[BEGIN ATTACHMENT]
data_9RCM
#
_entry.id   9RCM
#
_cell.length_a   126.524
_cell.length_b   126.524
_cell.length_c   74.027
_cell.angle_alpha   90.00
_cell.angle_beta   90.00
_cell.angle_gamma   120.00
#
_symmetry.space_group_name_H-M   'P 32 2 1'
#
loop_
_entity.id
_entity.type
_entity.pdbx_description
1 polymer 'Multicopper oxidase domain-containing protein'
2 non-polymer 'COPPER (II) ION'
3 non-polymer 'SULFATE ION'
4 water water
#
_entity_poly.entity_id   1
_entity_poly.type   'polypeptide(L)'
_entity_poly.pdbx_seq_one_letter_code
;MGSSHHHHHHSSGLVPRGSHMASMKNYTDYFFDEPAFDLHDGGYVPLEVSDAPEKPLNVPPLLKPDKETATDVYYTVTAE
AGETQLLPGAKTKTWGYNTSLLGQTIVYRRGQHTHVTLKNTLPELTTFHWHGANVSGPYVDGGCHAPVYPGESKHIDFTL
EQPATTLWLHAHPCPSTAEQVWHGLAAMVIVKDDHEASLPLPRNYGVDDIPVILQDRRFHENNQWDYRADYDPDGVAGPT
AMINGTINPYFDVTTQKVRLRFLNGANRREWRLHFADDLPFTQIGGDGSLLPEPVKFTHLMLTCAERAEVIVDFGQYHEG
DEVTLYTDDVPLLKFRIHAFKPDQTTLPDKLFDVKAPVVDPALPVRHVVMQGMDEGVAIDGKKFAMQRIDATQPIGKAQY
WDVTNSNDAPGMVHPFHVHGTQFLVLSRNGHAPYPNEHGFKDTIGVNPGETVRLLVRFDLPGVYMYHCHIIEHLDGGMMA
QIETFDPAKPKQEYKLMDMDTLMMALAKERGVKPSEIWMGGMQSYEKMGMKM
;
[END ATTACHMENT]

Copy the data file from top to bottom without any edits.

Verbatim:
data_9RCM
#
_entry.id   9RCM
#
_cell.length_a   126.524
_cell.length_b   126.524
_cell.length_c   74.027
_cell.angle_alpha   90.00
_cell.angle_beta   90.00
_cell.angle_gamma   120.00
#
_symmetry.space_group_name_H-M   'P 32 2 1'
#
loop_
_entity.id
_entity.type
_entity.pdbx_description
1 polymer 'Multicopper oxidase domain-containing protein'
2 non-polymer 'COPPER (II) ION'
3 non-polymer 'SULFATE ION'
4 water water
#
_entity_poly.entity_id   1
_entity_poly.type   'polypeptide(L)'
_entity_poly.pdbx_seq_one_letter_code
;MGSSHHHHHHSSGLVPRGSHMASMKNYTDYFFDEPAFDLHDGGYVPLEVSDAPEKPLNVPPLLKPDKETATDVYYTVTAE
AGETQLLPGAKTKTWGYNTSLLGQTIVYRRGQHTHVTLKNTLPELTTFHWHGANVSGPYVDGGCHAPVYPGESKHIDFTL
EQPATTLWLHAHPCPSTAEQVWHGLAAMVIVKDDHEASLPLPRNYGVDDIPVILQDRRFHENNQWDYRADYDPDGVAGPT
AMINGTINPYFDVTTQKVRLRFLNGANRREWRLHFADDLPFTQIGGDGSLLPEPVKFTHLMLTCAERAEVIVDFGQYHEG
DEVTLYTDDVPLLKFRIHAFKPDQTTLPDKLFDVKAPVVDPALPVRHVVMQGMDEGVAIDGKKFAMQRIDATQPIGKAQY
WDVTNSNDAPGMVHPFHVHGTQFLVLSRNGHAPYPNEHGFKDTIGVNPGETVRLLVRFDLPGVYMYHCHIIEHLDGGMMA
QIETFDPAKPKQEYKLMDMDTLMMALAKERGVKPSEIWMGGMQSYEKMGMKM
;